Knowledge of the radionuclide inventory in spent nuclear fuel is important for back-end operations such as fuel transport and storage, but it is also relevant for the postclosure safety case for a deep geological repository. Extensive depletion calculations using neutron transport solvers can be time consuming and resource intensive in the case of characterization of a large number of fuel assemblies. Issues of computational demand are further amplified when the inventory of only a single pin from the assembly is desired.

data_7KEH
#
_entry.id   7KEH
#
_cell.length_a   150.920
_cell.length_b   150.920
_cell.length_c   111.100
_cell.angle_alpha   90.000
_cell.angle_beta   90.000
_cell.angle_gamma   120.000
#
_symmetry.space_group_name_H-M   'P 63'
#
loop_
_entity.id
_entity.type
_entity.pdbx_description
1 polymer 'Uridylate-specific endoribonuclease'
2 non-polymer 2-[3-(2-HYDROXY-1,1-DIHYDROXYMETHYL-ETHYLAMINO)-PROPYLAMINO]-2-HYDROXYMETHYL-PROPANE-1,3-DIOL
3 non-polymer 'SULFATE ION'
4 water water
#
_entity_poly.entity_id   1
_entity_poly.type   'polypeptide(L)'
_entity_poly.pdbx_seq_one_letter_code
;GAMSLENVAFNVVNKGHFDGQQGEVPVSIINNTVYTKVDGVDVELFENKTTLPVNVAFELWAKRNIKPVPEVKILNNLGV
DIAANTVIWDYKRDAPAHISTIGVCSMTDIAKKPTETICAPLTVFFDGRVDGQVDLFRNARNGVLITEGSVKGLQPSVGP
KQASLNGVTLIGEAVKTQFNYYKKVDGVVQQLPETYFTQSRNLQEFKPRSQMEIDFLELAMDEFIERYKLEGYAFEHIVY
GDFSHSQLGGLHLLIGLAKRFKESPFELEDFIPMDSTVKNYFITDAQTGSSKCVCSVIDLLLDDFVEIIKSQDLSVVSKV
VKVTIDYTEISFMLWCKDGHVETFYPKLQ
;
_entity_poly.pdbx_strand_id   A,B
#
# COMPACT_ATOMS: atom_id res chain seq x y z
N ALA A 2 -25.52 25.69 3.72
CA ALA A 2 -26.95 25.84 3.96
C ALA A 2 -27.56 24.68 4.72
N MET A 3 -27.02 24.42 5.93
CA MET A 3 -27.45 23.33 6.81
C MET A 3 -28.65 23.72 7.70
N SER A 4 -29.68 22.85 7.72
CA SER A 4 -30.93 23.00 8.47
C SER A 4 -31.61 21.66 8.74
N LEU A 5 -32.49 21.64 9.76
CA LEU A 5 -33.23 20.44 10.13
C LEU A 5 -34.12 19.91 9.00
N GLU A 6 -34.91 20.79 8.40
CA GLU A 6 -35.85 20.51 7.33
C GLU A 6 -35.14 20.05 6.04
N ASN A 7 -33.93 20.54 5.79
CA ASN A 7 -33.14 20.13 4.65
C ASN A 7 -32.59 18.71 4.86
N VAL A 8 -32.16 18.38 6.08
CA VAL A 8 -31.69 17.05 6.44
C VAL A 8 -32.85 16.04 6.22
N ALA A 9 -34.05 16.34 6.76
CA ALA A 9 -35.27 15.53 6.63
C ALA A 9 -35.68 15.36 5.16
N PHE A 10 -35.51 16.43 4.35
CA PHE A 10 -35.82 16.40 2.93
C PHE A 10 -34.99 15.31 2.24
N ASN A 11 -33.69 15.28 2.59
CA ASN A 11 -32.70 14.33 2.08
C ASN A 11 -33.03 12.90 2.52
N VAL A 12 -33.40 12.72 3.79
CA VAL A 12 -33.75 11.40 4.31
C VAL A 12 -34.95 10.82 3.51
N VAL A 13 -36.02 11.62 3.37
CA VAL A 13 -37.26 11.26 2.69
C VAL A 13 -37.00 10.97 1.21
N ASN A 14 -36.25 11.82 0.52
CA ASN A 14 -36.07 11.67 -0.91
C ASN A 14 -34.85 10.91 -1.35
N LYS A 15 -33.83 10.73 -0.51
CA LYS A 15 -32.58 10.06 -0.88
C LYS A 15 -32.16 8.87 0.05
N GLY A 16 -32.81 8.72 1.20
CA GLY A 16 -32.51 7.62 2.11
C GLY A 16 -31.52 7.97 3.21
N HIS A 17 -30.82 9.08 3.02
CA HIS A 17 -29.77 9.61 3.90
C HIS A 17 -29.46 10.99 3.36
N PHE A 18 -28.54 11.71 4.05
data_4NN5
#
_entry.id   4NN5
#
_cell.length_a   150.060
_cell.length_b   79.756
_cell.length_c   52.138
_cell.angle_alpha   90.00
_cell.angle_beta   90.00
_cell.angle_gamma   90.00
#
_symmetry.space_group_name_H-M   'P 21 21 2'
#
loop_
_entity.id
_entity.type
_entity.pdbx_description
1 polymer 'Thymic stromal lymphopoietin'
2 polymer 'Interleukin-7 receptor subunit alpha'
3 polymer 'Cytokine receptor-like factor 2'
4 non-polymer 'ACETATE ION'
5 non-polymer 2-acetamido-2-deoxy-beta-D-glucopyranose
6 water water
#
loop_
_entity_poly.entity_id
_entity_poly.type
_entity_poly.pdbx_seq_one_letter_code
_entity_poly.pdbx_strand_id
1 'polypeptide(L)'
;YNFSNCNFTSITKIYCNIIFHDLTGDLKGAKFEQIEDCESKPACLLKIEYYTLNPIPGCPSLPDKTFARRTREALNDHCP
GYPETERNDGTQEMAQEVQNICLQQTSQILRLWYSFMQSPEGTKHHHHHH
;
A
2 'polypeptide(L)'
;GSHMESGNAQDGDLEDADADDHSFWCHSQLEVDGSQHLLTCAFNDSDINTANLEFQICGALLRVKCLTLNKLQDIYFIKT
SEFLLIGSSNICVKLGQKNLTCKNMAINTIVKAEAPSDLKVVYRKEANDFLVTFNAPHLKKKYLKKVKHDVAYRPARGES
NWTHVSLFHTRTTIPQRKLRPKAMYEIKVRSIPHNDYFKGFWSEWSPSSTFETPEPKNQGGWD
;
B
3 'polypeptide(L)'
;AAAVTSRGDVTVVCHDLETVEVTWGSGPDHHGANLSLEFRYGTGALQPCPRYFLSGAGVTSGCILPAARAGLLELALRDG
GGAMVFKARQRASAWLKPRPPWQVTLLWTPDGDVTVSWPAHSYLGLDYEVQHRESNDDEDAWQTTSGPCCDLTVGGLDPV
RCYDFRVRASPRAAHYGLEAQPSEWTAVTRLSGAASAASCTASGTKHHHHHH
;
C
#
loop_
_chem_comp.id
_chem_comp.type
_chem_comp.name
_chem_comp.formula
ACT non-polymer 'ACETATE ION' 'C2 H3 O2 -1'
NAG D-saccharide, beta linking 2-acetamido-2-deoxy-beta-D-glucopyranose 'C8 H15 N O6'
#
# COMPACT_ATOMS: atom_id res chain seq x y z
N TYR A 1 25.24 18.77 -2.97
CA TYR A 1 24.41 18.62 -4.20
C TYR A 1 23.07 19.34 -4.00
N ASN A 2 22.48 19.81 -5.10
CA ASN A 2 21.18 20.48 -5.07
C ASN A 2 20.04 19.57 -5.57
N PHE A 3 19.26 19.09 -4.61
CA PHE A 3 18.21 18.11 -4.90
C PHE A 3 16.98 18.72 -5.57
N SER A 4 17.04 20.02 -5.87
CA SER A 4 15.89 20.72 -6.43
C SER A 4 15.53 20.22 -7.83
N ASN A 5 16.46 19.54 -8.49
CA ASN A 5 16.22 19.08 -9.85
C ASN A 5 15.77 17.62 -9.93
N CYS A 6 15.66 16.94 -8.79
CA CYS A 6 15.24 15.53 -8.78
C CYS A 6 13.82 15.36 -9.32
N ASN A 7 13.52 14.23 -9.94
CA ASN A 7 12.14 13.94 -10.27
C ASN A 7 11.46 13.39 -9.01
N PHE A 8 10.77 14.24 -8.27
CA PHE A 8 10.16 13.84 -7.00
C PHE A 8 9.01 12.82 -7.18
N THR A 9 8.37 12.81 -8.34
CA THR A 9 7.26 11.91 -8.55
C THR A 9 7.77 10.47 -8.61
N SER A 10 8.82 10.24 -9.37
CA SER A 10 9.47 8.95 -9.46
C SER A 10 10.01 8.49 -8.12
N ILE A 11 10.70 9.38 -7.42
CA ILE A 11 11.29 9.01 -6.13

A new approach to speeding up the computational time without significant loss of accuracy is proposed in this work, consisting of simplification of the modeled geometry by means of stochastic optimization. The development of this novel methodology, the Acropolis methodology, is described in detail in this paper. Additionally, extensive benchmark and validation exercises were carried out to present and discuss the advantages and limitations of the proposed method.